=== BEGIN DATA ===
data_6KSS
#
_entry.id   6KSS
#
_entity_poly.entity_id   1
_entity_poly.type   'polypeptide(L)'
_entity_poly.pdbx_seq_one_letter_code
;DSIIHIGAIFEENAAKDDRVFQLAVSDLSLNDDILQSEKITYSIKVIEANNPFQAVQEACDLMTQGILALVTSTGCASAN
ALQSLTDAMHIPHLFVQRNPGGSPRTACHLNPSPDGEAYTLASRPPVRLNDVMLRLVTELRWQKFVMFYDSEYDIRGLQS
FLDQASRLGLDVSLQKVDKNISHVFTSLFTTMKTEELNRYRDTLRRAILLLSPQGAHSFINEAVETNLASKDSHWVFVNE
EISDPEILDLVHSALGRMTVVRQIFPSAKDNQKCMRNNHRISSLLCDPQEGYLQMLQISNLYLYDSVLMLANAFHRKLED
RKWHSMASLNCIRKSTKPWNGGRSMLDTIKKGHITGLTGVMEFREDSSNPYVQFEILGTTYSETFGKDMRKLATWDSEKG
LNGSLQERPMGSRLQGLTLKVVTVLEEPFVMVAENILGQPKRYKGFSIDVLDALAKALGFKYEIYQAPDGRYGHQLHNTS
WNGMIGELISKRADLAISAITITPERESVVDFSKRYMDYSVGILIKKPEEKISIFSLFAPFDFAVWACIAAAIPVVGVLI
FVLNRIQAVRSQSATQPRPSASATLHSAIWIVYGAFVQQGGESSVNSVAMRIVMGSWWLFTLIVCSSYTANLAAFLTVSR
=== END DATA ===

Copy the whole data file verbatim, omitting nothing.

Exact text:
data_6KSS
#
_entry.id   6KSS
#
_entity_poly.entity_id   1
_entity_poly.type   'polypeptide(L)'
_entity_poly.pdbx_seq_one_letter_code
;DSIIHIGAIFEENAAKDDRVFQLAVSDLSLNDDILQSEKITYSIKVIEANNPFQAVQEACDLMTQGILALVTSTGCASAN
ALQSLTDAMHIPHLFVQRNPGGSPRTACHLNPSPDGEAYTLASRPPVRLNDVMLRLVTELRWQKFVMFYDSEYDIRGLQS
FLDQASRLGLDVSLQKVDKNISHVFTSLFTTMKTEELNRYRDTLRRAILLLSPQGAHSFINEAVETNLASKDSHWVFVNE
EISDPEILDLVHSALGRMTVVRQIFPSAKDNQKCMRNNHRISSLLCDPQEGYLQMLQISNLYLYDSVLMLANAFHRKLED
RKWHSMASLNCIRKSTKPWNGGRSMLDTIKKGHITGLTGVMEFREDSSNPYVQFEILGTTYSETFGKDMRKLATWDSEKG
LNGSLQERPMGSRLQGLTLKVVTVLEEPFVMVAENILGQPKRYKGFSIDVLDALAKALGFKYEIYQAPDGRYGHQLHNTS
WNGMIGELISKRADLAISAITITPERESVVDFSKRYMDYSVGILIKKPEEKISIFSLFAPFDFAVWACIAAAIPVVGVLI
FVLNRIQAVRSQSATQPRPSASATLHSAIWIVYGAFVQQGGESSVNSVAMRIVMGSWWLFTLIVCSSYTANLAAFLTVSR